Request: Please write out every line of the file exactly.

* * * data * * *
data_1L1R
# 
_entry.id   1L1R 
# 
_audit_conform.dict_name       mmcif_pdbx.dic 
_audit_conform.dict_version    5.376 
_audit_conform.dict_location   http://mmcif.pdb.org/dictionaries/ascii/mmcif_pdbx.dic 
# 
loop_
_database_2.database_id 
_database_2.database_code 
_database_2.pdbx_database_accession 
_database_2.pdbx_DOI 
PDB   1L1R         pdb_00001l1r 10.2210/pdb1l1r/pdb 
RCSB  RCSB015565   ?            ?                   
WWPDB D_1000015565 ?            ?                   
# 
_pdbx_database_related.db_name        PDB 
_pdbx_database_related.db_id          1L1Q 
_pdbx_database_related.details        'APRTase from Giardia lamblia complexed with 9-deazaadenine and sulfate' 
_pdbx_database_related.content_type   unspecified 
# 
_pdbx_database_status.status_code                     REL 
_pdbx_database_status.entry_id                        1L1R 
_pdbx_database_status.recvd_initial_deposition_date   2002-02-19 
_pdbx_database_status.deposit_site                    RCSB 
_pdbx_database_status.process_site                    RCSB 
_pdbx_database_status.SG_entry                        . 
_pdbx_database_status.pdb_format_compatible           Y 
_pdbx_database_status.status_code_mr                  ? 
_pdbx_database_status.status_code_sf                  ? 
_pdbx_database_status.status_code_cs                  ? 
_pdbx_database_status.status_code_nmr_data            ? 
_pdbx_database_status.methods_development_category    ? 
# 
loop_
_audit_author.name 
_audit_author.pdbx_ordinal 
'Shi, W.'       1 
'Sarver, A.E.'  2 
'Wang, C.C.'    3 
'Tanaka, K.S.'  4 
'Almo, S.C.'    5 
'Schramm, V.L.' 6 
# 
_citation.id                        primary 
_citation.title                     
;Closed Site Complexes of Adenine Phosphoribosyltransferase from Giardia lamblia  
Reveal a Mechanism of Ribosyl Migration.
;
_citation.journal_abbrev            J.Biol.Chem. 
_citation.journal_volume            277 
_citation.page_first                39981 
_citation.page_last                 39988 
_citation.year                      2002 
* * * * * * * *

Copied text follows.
data_1L1R
# 
_entry.id   1L1R 
# 
_audit_conform.dict_name       mmcif_pdbx.dic 
_audit_conform.dict_version    5.376 
_audit_conform.dict_location   http://mmcif.pdb.org/dictionaries/ascii/mmcif_pdbx.dic 
# 
loop_
_database_2.database_id 
_database_2.database_code 
_database_2.pdbx_database_accession 
_database_2.pdbx_DOI 
PDB   1L1R         pdb_00001l1r 10.2210/pdb1l1r/pdb 
RCSB  RCSB015565   ?            ?                   
WWPDB D_1000015565 ?            ?                   
# 
_pdbx_database_related.db_name        PDB 
_pdbx_database_related.db_id          1L1Q 
_pdbx_database_related.details        'APRTase from Giardia lamblia complexed with 9-deazaadenine and sulfate' 
_pdbx_database_related.content_type   unspecified 
# 
_pdbx_database_status.status_code                     REL 
_pdbx_database_status.entry_id                        1L1R 
_pdbx_database_status.recvd_initial_deposition_date   2002-02-19 
_pdbx_database_status.deposit_site                    RCSB 
_pdbx_database_status.process_site                    RCSB 
_pdbx_database_status.SG_entry                        . 
_pdbx_database_status.pdb_format_compatible           Y 
_pdbx_database_status.status_code_mr                  ? 
_pdbx_database_status.status_code_sf                  ? 
_pdbx_database_status.status_code_cs                  ? 
_pdbx_database_status.status_code_nmr_data            ? 
_pdbx_database_status.methods_development_category    ? 
# 
loop_
_audit_author.name 
_audit_author.pdbx_ordinal 
'Shi, W.'       1 
'Sarver, A.E.'  2 
'Wang, C.C.'    3 
'Tanaka, K.S.'  4 
'Almo, S.C.'    5 
'Schramm, V.L.' 6 
# 
_citation.id                        primary 
_citation.title                     
;Closed Site Complexes of Adenine Phosphoribosyltransferase from Giardia lamblia  
Reveal a Mechanism of Ribosyl Migration.
;
_citation.journal_abbrev            J.Biol.Chem. 
_citation.journal_volume            277 
_citation.page_first                39981 
_citation.page_last                 39988 
_citation.year                      2002 